In the presence of the manifestation of glory the king pronounced a blessing on the people which merged into, or took the form of, a blessing offered to God, as he recounted the way of the divine guidance, ascribing all the honor to Him alone.
After praise came prayer. This is ever the true order in worship. We too often reverse it, or, even worse, forget praise altogether in our desire to obtain gifts. Prayer preceded by praise is none the less powerful, but more so. In the words of these wonderful petitions Solomon is revealed in the real kingliness of his nature far more than in all the material splendor with which he surrounded himself, and which presently stopped his praise and paralyzed his praying. The true king lived for and in his people, and the breadth of Solomon's thought and desire for those over whom he reigned is graphically set forth. He was conscious of the fundamental necessity for the continued presence and government of God. He thought of his own people in their regular exercises of worship, and in their special seasons of need, through sin, in battle, in drought, in famine. The largeness of the kingly heart included the strangers who would dwell in the territory of the chosen; and, finally, he prayed tenderly for the nation in the days when because of its folly and sin it would be driven away into captivity. The prayer is great in its comprehensiveness and understanding of the heart of God.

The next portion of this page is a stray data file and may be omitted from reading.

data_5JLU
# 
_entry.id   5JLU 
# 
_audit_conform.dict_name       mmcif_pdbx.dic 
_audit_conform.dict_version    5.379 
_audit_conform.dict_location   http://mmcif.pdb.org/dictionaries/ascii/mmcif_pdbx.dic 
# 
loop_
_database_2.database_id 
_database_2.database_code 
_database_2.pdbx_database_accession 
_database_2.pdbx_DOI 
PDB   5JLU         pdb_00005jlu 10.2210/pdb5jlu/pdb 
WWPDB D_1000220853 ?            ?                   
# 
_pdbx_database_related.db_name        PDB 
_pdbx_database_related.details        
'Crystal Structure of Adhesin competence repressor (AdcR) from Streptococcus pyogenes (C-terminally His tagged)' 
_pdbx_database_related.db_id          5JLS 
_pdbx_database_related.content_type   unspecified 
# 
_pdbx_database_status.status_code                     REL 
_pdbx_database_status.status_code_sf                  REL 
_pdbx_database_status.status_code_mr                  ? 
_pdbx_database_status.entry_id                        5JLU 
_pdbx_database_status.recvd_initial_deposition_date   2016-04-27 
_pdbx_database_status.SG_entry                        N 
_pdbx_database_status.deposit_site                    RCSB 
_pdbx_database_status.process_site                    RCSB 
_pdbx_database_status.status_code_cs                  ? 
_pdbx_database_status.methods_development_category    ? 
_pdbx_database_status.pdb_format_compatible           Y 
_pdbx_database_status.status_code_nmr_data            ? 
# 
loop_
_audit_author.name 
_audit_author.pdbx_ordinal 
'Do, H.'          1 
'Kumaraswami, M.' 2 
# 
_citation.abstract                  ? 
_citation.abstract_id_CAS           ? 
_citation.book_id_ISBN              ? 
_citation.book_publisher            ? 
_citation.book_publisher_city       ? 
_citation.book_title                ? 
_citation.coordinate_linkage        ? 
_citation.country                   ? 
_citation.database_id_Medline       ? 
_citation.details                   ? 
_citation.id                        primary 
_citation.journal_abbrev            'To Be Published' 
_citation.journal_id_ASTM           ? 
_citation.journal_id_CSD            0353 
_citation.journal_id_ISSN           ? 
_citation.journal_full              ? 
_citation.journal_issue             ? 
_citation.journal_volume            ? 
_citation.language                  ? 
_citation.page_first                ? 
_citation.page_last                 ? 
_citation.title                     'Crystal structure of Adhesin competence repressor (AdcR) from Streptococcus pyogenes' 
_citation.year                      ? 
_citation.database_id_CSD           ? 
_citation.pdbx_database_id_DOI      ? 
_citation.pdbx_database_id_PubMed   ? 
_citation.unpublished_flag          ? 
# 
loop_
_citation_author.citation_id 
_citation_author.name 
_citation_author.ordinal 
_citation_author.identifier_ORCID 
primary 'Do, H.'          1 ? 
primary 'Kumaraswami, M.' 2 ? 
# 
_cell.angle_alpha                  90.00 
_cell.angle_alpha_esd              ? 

the First Week after Epiphany